Experimenting on animals is a dark side of science and research. And most of us try not to think about the animals that experienced the horrors of testing when we buy medicine or cleaning supplies.

I don’t know about you, but it would make me feel a lot better if we could stop testing products on animals. What would our alternatives be?

Would we experiment on humans? And why would this delay your COVID-19 vaccine?

More than 115 million animals are used for experiments every year. They are subjected to tests for medical, pharmaceutical, cosmetic and even cleaning products.

But animal testing doesn’t always show us the whole picture. For exmaple, some toxicity tests on rodents are only 43% accurate at predicting problems in humans.

At least 85 HIV vaccines and some stroke drugs worked in animal test subjects but failed in humans. So what do you say? How about we cancel these unreliable, animal-torturing procedures altogether?

Animals make good test subjects because they are biologically similar to us. They suffer from many of the same health problems. And they have short life cycles. This allows scientists to study the effects of chemicals over several generations.

The medical and pharmaceutical industries use animal test subjects to study diseases and disorders. Animals are also used to make sure a drug, vaccine or procedure is safe and effective for human testing.

But experimenting on animals raises some ethical concerns. So industries that are required to test the safety of their products are only supposed to use animal testing as a last resort.

The pharmaceutical sector has stopped testing on animals as much. But not out of any love for our furry friends. Newer drugs target precise molecular mechanisms, and the best way to study them is in petri dishes. This is also cheaper than using live animals. So what would happen if we completely stopped animal testing?

Well, first we’d need alternatives. Luckily, we already have some.

Computers may seem like an unlikely replacement for live animals. But they could be helpful. There are thousands of chemical compound tests in online chemical databases.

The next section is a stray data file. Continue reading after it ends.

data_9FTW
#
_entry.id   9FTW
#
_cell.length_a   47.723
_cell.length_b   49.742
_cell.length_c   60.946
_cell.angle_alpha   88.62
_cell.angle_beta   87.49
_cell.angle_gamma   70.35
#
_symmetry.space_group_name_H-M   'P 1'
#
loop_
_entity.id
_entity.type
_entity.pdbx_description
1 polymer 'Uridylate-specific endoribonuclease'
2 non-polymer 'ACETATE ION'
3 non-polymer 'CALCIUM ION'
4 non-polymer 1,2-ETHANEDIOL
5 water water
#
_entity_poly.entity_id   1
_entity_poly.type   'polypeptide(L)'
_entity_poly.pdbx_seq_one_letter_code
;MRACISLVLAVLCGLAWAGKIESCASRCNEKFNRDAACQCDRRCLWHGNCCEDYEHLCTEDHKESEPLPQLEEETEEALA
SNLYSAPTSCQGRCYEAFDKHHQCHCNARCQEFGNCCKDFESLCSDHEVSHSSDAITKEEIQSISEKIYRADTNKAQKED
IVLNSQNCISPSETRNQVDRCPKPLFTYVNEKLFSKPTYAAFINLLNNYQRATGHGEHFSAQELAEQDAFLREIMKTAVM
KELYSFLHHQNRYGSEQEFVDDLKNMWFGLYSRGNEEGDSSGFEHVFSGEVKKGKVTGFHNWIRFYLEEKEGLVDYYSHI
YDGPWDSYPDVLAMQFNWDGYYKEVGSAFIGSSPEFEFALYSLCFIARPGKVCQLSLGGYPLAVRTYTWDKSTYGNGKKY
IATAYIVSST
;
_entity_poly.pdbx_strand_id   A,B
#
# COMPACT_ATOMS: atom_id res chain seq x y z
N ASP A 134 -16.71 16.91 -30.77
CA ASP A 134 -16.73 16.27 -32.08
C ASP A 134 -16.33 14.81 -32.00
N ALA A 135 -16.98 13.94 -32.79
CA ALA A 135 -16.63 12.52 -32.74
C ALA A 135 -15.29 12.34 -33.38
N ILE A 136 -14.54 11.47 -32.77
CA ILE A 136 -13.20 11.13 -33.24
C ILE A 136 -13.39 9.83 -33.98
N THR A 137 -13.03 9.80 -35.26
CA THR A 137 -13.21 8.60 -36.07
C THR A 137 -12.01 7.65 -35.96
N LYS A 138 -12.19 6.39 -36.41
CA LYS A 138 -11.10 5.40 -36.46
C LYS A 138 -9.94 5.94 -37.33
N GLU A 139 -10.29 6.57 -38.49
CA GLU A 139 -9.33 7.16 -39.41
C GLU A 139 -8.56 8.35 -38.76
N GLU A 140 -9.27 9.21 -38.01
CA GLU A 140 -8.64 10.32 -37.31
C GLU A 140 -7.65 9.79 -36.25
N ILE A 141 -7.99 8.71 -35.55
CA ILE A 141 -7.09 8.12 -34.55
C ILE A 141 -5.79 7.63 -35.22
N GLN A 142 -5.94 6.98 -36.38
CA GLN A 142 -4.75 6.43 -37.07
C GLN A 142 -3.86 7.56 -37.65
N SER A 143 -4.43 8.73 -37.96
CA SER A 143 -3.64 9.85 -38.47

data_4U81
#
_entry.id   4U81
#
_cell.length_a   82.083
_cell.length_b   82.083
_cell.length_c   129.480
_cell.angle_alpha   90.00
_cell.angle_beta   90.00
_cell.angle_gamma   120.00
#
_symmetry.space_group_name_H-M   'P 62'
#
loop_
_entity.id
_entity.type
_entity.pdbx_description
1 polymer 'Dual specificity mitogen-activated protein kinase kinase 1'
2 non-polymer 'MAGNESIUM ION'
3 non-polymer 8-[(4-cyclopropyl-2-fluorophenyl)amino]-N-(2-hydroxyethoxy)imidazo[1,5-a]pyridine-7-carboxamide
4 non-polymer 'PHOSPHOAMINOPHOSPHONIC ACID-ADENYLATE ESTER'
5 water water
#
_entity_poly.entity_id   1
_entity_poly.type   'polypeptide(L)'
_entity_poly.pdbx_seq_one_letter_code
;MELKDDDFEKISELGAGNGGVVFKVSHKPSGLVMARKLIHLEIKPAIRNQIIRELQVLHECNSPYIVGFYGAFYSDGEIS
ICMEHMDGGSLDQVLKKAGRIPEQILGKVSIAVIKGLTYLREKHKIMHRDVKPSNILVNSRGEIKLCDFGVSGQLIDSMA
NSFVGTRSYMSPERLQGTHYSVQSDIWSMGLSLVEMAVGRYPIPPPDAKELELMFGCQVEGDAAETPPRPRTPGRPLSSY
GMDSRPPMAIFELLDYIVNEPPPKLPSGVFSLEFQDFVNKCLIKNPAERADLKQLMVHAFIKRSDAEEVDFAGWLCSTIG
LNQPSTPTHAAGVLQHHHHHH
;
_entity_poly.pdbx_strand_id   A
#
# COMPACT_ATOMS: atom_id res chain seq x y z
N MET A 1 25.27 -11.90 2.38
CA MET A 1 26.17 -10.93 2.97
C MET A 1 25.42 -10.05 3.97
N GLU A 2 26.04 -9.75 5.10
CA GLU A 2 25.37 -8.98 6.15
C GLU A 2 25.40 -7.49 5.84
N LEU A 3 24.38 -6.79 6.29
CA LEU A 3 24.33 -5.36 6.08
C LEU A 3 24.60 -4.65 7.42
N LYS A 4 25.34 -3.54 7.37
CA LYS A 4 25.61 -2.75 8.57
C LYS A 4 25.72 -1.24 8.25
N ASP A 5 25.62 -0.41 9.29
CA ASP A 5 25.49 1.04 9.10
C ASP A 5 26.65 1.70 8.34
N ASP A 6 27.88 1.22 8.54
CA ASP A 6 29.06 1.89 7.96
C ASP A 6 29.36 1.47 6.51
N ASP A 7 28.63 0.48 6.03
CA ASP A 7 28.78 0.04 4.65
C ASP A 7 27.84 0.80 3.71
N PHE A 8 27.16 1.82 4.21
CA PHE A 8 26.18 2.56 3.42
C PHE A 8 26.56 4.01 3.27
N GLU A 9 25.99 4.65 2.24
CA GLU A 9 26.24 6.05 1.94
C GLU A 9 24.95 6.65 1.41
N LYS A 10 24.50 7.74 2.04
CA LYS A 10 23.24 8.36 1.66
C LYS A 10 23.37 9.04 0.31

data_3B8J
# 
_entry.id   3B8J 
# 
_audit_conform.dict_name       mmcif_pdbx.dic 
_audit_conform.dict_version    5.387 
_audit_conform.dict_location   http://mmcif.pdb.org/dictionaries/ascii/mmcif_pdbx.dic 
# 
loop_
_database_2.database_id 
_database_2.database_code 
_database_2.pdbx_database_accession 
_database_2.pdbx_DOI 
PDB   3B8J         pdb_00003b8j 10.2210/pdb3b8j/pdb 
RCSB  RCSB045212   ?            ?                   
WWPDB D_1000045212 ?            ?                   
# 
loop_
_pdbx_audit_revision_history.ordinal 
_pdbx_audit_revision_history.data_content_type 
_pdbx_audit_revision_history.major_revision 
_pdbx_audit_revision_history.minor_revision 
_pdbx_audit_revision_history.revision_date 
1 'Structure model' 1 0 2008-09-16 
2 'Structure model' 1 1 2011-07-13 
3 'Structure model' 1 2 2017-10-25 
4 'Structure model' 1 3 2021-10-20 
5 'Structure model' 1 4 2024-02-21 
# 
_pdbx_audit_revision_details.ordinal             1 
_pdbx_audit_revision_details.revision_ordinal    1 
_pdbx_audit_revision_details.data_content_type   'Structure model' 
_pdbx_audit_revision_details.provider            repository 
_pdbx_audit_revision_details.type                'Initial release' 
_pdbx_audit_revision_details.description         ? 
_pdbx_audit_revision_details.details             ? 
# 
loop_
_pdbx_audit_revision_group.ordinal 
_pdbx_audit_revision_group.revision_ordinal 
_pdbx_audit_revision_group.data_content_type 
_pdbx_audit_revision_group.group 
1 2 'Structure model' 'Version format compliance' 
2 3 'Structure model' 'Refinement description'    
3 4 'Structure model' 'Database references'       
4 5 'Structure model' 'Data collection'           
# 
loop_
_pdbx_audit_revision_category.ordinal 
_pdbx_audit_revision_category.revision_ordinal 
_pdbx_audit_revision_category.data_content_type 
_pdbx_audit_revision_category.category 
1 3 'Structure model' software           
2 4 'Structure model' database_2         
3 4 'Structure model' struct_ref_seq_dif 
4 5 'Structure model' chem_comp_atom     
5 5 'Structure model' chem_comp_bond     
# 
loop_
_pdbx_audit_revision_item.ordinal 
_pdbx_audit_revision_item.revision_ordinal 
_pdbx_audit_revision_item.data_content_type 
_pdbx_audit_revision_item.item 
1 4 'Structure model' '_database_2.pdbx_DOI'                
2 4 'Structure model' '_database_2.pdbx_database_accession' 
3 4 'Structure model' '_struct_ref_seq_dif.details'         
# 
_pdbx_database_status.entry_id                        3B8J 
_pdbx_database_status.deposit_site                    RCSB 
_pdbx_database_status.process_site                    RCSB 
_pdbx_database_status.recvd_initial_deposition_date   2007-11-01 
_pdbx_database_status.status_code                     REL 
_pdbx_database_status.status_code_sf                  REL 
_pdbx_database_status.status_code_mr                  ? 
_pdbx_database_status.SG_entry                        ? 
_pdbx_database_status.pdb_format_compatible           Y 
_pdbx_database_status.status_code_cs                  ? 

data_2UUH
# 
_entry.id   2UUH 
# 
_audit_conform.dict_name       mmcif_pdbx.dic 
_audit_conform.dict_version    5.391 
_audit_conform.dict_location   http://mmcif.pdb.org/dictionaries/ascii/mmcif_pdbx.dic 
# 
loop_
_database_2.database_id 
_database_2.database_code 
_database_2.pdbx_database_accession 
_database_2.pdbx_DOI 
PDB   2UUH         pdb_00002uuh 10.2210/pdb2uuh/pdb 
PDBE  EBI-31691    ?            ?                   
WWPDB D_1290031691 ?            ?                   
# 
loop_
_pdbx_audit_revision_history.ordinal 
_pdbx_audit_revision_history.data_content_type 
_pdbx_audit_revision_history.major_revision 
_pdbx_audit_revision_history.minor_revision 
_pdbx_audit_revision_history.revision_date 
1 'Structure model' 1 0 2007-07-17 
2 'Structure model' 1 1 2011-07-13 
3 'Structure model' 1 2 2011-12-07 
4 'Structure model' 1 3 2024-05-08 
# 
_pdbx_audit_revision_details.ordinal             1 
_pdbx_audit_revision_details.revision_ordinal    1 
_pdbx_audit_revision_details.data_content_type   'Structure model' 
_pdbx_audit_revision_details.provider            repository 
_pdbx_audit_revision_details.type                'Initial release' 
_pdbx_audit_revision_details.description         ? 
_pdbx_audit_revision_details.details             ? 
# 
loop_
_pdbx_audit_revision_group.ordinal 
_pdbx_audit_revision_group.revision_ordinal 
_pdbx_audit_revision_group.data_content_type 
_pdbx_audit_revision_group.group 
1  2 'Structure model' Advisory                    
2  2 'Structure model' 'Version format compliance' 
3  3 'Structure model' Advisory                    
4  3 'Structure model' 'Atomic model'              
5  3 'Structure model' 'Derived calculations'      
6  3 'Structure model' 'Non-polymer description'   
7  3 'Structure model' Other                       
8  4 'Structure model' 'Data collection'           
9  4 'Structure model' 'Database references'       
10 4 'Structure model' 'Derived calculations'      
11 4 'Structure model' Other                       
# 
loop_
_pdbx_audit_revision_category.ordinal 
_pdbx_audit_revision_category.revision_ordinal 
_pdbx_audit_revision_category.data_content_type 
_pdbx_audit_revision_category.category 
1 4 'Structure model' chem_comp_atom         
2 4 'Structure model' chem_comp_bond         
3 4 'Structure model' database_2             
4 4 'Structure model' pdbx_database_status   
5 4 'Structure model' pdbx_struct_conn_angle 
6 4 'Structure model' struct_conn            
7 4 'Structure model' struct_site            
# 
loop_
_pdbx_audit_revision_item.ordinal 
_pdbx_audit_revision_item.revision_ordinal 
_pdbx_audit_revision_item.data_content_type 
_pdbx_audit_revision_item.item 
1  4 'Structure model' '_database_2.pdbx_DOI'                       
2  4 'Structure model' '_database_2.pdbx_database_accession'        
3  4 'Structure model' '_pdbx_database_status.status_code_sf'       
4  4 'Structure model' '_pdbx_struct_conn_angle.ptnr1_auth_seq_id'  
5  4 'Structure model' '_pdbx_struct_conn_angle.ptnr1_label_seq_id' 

Scientists can use algorithms to get this information and compare the tested chemical compounds with new chemical compounds. By looking at their structural similarities, researchers can predict the toxicity of untested chemicals.

And studies have shown that advanced algorithms are 87% accurate in predicting toxicity. That would be a great start. But it wouldn’t be good enough to release a new product.

After using algorithms, scientists and researchers would use other testing methods. They could move on to testing chemicals on cultured human cells that mimic the functions of specific organs. These are called organs-on-a-chip. And they allow researchers to test new drugs on human cells without testing directly on humans.

But I didn’t say we would never do tests on humans. Oh, we would. Now, before you panic, I’m not talking about full-blown human experimentation. That is definitely not ethical.

Instead, you would volunteer to take microdoses of a new drug. The tiny amounts wouldn’t have any huge impact on you. But there’d be enough in your body that researchers could study how the drug impacts your cells.

But none of these great alternatives would replace animal testing. Especially if we got ourselves into another pandemic. All the successful COVID-19 vaccines relied on animal testing during the early research. These tests helped scientists understand the way the immune system would respond to the vaccine.

And that is extremely important. The animal tests made sure that the vaccines wouldn’t make the infection worse. So if we stopped animal testing, we’d need to advance in vitro technology.

Scientists would take some skin cells from people with a specific illness. They would make the skin cells act more like stem cells. Then the researchers could convert those cells into any specialized cell in the human body.

So they’d have a patient-specific model of a disease in a lab dish. Eventually, we’d start growing actual organs to study diseases and test experimental medicines.

This would be a much more humane way for the cosmetic, pharmaceutical, medical and household cleaning industries to test products. And millions of animals would no longer have to suffer experimentation for human gain. Of course, the other alternative to testing on animals would be to stop doing science at all.

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